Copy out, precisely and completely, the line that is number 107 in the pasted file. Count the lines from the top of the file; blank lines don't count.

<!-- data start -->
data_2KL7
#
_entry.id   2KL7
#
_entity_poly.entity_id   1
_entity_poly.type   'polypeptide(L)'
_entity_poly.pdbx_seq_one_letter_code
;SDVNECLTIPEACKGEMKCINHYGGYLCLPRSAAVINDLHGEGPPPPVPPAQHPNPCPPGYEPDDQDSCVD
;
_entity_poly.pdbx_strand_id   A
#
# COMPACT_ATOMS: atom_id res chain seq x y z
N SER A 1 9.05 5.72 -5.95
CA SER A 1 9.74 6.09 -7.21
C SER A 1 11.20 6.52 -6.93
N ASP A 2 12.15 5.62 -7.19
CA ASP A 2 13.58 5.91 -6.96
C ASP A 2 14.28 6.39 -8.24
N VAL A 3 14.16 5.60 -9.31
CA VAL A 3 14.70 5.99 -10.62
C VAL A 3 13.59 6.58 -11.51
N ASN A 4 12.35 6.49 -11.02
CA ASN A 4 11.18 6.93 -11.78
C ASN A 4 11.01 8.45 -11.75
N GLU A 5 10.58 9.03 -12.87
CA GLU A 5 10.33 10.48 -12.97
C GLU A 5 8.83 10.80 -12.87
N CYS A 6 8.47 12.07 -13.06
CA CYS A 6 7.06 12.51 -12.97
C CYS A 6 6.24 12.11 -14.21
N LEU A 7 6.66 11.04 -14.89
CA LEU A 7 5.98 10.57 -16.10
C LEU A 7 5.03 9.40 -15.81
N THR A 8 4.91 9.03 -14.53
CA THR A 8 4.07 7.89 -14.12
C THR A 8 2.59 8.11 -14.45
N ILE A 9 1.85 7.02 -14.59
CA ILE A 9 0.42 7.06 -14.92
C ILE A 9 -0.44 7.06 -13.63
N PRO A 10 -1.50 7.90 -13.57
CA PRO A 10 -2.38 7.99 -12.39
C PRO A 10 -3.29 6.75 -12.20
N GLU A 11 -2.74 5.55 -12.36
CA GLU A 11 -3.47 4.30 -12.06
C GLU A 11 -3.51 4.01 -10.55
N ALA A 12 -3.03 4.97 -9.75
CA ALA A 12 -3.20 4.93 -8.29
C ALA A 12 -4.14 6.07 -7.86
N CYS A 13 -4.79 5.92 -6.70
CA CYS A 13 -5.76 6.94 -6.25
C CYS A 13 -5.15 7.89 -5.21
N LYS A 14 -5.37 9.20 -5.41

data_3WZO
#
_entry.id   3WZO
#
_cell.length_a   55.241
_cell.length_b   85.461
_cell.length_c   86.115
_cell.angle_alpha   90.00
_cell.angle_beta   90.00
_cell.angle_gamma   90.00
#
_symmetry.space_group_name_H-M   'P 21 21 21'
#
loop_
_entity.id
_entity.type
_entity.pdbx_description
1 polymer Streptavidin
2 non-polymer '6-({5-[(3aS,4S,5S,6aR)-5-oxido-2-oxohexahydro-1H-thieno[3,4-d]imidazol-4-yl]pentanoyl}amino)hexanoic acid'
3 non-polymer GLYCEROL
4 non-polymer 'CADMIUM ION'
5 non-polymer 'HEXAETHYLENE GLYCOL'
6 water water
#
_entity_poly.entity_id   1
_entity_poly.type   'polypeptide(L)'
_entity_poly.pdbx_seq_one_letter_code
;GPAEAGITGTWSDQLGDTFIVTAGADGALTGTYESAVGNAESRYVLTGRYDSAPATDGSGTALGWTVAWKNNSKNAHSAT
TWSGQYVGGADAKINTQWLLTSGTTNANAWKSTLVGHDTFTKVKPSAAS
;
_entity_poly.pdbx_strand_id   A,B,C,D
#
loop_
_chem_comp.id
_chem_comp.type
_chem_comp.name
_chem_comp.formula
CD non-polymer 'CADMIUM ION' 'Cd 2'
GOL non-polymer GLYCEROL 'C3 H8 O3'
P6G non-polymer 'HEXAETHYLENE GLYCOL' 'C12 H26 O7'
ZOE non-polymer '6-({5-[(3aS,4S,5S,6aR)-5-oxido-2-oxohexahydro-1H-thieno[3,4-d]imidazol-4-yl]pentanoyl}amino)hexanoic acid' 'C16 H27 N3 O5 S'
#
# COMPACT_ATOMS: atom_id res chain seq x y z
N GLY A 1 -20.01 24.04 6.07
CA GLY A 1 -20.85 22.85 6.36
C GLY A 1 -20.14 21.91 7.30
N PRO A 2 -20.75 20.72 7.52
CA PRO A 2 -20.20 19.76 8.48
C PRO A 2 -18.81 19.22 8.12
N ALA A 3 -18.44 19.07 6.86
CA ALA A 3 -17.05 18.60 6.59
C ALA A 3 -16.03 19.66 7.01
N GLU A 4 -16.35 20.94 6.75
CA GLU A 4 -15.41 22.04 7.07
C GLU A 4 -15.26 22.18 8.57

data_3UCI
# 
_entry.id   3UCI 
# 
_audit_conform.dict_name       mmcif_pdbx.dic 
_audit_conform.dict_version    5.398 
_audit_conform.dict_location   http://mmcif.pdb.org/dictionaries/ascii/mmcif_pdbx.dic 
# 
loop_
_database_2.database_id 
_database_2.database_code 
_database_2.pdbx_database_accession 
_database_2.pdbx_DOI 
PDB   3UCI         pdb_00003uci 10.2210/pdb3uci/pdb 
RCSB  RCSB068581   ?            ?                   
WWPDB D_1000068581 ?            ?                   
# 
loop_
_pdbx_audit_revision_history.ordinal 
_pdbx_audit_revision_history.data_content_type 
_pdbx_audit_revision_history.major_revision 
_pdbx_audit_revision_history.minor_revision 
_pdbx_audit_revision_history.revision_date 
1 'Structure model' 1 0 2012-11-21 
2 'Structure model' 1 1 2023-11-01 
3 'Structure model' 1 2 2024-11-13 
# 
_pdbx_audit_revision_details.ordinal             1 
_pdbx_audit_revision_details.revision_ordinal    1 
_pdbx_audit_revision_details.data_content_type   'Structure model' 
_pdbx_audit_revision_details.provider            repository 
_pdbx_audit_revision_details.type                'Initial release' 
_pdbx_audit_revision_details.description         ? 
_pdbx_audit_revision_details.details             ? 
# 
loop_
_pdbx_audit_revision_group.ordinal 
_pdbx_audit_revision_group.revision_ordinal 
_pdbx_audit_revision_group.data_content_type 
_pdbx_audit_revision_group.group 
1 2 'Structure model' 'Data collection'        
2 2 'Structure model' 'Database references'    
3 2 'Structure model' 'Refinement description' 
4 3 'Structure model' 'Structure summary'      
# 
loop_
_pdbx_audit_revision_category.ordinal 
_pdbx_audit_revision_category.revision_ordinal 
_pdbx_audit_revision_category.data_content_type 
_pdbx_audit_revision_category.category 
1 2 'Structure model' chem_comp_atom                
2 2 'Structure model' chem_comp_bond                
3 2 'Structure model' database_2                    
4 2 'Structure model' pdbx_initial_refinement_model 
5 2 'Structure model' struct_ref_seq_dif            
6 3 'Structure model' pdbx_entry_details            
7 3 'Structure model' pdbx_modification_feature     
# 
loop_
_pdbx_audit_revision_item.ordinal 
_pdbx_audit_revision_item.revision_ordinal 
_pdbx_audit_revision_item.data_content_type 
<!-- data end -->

C GLU A 4 -15.26 22.18 8.57